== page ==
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Biogen Idec Inc. Message Board

dinepat203 1019 posts  |  Last Activity: 18 hours ago Member since: Sep 29, 2011
  • dinepat203 dinepat203 18 hours ago Flag

    Bert Martinez speaks with Karen Jacobsen, Walter Drakeford, and guests

    Linda Powers Chief Executive Officer of Northwest Biotherapeutics, a biotech company that is developing cancer vaccines designed to treat a broad range of solid tumor cancers more effectively than current treatments. Linda has served as a managing director of Toucan Capital Fund II, a provider of venture capital, and has over 15 years’ experience in corporate finance and restructurings, mergers and acquisitions, joint ventures and intellectual property licensing

    Nathalie Chantal de Ahna formerly depressed and co-dependent bulimic who successfully took back control of her well-being one step at a time. As a Specialized Nutritionist, Mindfulness Coach & Live Vision Stylist trained in homeopathy and herbal medicine, Nathalie shows people how to sustainably catapult their health and happiness to the next level, increase their quality of life, and save a fortune on doctor’s bills and weight loss programs

  • dinepat203 dinepat203 18 hours ago Flag

    Bert Martinez of Blog Talk Radio interviewed NW Bio CEO Linda Powers giving overview of the Company and the significance of dendritic cells for cancer treatment compared to current standard of care. Ms. Powers discusses the urgent need for a cancer treatment with 1 in 2 men and 1 in 3 women expected to have a cancer diagnosis, listen here.....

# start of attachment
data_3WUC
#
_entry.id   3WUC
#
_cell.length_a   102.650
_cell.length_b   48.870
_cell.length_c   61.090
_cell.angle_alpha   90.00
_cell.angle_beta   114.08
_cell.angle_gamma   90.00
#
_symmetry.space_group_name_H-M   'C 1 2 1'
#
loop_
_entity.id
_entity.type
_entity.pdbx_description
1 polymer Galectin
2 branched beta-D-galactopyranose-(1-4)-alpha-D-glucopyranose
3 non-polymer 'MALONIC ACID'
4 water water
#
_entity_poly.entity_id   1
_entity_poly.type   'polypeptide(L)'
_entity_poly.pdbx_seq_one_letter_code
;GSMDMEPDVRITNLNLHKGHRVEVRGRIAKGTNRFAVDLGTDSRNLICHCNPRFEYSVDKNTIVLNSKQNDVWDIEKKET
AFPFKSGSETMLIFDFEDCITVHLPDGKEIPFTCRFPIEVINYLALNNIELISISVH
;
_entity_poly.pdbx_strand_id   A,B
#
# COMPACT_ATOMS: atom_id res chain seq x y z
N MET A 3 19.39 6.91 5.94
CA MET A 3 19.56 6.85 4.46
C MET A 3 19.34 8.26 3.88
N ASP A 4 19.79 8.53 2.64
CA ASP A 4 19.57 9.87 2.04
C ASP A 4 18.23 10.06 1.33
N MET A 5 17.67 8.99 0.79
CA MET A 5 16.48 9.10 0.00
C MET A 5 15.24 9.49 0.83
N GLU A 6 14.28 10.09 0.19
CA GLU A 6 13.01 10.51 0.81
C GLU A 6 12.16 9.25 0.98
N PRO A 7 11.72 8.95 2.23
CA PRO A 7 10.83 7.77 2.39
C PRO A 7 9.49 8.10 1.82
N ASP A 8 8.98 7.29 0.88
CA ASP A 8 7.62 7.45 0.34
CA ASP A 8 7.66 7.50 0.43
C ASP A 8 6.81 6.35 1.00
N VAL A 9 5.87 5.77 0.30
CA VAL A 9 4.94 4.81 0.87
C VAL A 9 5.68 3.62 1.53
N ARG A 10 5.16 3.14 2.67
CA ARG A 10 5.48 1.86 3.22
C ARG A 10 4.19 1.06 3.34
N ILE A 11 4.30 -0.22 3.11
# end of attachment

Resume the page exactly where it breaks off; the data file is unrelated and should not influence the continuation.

• We are very pleased to reach this significant milestone in our Phase III GBM trial in accordance with our projections, reflecting our steady progress as we work towards completing this important trial" commented Linda F. Powers, CEO of NW Bio. "We are grateful to all the clinical trial sites and all the patients who have helped reach this milestone, and we look forward to ramping up the trial as a growing number of European sites open."

  • dinepat203 dinepat203 19 hours ago Flag

    Be honest like ADAM Furkerestein you predators, FACT is ASCO -PRESENTATION for INTERIM RESULTS - IDMC had already concluded efficacy - BIG BANG IN ASCO

  • dinepat203 dinepat203 19 hours ago Flag

    We can only conclude that Feuerstein and those with whom he is allied are disturbed by NW Bio's continued and increasing strong progress in all of its programs," commented Linda Powers, CEO of NW Bio. "We note that his attacks seem to regularly coincide with positive NW Bio news and with substantial short seller activity. Perhaps they are all just coincidences."

    "Feuerstein's long history of false and unfounded attacks on NW Bio is directly contrary to the major validations we have received and continue to receive from leading medical institutions, and the most demanding regulatory agencies and health care authorities. We encourage investors, analysts and other interested parties to take a close look at these validations, compare them to Feuerstein's ongoing attacks, and form their own opinions about whom to believe."

  • dinepat203 dinepat203 21 hours ago Flag

    NW Bio To Present At Biotech Showcase 2014

  • dinepat203 dinepat203 21 hours ago Flag

    Company Reports Phase III Trial Progress, Positive Regulatory and ASCO

  • dinepat203 dinepat203 21 hours ago Flag

    Not allowing to post link....deleted every time

  • dinepat203 dinepat203 22 hours ago Flag

    Either Linda is cheating or Adam but when question like yours it seems that either Adam and his team put resistance while short but Institutional buyer is not strong to keep price above his Buy.

  • dinepat203 dinepat203 22 hours ago Flag

    DCVax-L German production increase to use for off label right away peak sales for GBM alone are worth $1b and off label use is now permitted. No wonder Private equity put $32Million bid to buy NWBO shares through private placement.

  • Adam Feuerstein ‏@adamfeuerstein
    Who’s throwing the biotech party tonight? May be NWBO.